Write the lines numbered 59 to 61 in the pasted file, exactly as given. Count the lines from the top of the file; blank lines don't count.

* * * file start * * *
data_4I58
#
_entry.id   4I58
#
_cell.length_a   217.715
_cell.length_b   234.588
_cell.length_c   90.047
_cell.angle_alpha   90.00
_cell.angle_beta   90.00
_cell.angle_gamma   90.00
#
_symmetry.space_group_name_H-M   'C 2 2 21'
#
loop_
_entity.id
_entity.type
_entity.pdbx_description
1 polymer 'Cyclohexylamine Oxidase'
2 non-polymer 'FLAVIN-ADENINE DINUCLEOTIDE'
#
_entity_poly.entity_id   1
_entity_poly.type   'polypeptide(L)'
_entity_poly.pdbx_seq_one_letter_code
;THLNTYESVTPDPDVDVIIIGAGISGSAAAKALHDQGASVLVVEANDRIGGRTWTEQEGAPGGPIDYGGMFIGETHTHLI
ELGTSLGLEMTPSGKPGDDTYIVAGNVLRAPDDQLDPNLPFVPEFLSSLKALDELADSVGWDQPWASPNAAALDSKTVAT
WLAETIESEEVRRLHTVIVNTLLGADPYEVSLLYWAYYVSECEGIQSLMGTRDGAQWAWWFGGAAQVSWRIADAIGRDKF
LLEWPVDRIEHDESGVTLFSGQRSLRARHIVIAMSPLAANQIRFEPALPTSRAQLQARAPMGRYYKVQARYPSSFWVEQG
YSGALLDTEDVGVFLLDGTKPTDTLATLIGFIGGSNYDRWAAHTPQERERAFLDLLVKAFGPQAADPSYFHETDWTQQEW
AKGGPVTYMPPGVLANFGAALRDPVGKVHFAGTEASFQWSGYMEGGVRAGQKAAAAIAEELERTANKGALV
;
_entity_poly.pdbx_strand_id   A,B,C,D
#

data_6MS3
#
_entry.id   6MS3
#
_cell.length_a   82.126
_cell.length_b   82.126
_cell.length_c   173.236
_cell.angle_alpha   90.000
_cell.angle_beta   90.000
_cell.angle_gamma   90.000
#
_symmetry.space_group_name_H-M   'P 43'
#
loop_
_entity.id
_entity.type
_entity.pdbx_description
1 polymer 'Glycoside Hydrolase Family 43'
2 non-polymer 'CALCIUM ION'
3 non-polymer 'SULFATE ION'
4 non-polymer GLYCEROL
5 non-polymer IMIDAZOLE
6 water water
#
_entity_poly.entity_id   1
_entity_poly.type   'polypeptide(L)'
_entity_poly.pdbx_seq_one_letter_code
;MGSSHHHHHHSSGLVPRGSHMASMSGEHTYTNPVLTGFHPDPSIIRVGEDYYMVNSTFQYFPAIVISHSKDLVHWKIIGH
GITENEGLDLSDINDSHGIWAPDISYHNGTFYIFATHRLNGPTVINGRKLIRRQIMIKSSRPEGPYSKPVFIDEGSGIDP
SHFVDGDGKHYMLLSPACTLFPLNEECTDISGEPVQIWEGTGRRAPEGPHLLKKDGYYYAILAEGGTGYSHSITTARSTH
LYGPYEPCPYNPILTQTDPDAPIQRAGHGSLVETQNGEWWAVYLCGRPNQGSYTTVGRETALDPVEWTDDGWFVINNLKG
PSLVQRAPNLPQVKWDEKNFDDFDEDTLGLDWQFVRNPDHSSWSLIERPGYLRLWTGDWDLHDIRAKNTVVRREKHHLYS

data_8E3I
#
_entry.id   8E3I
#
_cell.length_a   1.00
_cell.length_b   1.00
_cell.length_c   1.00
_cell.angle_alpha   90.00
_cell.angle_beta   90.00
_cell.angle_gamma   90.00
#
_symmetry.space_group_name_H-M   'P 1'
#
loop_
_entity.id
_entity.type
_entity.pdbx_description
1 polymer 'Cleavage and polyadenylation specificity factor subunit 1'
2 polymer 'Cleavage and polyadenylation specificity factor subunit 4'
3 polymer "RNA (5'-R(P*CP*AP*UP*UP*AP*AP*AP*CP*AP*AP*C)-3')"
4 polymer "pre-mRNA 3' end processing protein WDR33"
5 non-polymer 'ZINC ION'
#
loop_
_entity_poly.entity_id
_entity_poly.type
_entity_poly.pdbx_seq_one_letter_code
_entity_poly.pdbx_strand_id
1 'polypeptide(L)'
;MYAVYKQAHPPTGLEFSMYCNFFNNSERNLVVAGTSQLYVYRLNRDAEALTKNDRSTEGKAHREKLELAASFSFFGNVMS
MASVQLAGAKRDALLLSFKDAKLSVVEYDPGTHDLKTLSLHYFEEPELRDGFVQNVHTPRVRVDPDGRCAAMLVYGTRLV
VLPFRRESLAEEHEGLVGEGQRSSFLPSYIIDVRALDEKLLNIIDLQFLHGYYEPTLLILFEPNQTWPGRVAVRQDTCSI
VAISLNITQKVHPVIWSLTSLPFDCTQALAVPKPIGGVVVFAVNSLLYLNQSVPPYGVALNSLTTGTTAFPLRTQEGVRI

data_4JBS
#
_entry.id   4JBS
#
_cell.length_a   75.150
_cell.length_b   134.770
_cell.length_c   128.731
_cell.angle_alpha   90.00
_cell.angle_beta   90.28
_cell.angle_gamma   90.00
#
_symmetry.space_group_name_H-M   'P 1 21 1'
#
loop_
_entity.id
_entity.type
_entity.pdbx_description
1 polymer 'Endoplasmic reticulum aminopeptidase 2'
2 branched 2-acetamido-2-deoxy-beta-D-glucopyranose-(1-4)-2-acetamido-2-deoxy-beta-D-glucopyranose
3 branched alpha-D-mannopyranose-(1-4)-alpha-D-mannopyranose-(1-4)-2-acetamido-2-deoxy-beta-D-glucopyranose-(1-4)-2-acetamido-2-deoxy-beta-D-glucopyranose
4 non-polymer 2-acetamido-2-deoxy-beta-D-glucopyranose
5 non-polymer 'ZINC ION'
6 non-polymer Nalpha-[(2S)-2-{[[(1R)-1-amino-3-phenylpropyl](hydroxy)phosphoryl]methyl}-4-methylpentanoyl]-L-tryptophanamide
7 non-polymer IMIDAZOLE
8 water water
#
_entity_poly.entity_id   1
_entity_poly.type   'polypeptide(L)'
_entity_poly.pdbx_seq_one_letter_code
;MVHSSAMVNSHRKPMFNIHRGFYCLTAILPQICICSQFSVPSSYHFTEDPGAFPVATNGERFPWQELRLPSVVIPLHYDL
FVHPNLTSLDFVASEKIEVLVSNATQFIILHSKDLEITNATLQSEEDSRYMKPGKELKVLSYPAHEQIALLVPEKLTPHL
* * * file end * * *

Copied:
_entity_poly.pdbx_seq_one_letter_code
;MGSSHHHHHHSSGLVPRGSHMASMSGEHTYTNPVLTGFHPDPSIIRVGEDYYMVNSTFQYFPAIVISHSKDLVHWKIIGH
GITENEGLDLSDINDSHGIWAPDISYHNGTFYIFATHRLNGPTVINGRKLIRRQIMIKSSRPEGPYSKPVFIDEGSGIDP